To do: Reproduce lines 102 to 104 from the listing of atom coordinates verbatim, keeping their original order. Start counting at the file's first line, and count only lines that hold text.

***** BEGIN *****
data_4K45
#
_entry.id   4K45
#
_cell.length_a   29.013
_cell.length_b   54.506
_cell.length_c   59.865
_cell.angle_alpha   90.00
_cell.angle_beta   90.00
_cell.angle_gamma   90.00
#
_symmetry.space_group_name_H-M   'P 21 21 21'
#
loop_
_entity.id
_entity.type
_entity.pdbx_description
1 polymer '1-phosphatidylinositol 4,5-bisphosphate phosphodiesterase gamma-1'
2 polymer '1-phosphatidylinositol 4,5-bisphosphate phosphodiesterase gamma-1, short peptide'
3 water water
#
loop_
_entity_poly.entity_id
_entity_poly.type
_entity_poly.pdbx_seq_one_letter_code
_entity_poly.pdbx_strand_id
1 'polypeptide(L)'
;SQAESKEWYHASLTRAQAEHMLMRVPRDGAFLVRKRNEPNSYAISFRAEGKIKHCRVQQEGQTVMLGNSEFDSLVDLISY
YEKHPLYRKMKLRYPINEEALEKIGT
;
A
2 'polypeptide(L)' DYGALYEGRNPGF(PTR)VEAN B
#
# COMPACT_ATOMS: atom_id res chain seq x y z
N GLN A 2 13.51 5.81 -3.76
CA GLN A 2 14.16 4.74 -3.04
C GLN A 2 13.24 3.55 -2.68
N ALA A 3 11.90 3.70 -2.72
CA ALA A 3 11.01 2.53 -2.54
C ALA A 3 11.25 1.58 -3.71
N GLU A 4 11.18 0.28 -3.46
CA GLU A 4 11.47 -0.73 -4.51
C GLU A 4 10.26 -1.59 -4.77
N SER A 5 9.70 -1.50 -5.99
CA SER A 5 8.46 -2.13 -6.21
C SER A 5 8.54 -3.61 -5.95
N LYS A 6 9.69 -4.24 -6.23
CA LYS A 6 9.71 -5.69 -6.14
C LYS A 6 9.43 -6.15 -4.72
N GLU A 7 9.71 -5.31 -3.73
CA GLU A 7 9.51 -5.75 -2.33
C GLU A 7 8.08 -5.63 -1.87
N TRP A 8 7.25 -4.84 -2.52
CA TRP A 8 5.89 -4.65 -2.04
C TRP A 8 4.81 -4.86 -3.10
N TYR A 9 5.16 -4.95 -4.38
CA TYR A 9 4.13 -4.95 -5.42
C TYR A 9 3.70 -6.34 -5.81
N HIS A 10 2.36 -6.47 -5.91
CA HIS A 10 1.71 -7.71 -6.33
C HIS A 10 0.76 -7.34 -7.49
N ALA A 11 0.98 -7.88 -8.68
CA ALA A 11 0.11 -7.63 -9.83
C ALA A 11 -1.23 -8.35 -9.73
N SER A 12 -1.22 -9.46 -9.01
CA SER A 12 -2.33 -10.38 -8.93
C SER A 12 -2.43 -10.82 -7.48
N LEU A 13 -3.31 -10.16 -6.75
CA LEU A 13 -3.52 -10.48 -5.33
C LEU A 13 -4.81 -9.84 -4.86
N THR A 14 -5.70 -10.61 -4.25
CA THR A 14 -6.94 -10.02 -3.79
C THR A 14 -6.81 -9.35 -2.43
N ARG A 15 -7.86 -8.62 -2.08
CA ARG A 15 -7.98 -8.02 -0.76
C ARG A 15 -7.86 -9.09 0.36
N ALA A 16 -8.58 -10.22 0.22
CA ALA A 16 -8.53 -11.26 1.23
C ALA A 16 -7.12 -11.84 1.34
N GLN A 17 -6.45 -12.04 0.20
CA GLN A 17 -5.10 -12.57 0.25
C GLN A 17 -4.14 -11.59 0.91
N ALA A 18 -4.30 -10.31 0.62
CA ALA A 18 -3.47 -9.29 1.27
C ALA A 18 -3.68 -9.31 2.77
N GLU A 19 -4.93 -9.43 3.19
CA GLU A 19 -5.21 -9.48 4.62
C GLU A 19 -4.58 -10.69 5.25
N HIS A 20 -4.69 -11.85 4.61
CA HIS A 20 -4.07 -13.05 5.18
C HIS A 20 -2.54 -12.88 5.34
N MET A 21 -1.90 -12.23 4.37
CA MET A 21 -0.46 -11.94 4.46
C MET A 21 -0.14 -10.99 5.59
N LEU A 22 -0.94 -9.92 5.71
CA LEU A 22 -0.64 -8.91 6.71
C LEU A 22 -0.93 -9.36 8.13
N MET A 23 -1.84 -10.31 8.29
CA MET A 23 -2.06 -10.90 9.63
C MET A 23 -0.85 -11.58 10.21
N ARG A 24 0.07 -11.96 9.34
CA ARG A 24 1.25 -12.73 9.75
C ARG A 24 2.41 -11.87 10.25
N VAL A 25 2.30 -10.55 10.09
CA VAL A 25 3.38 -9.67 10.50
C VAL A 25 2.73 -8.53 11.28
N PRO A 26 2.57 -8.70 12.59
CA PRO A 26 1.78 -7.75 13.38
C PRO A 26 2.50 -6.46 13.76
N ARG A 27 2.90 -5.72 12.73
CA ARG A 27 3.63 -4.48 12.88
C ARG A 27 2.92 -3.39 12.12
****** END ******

CA ARG A 24 1.25 -12.73 9.75
C ARG A 24 2.41 -11.87 10.25
N VAL A 25 2.30 -10.55 10.09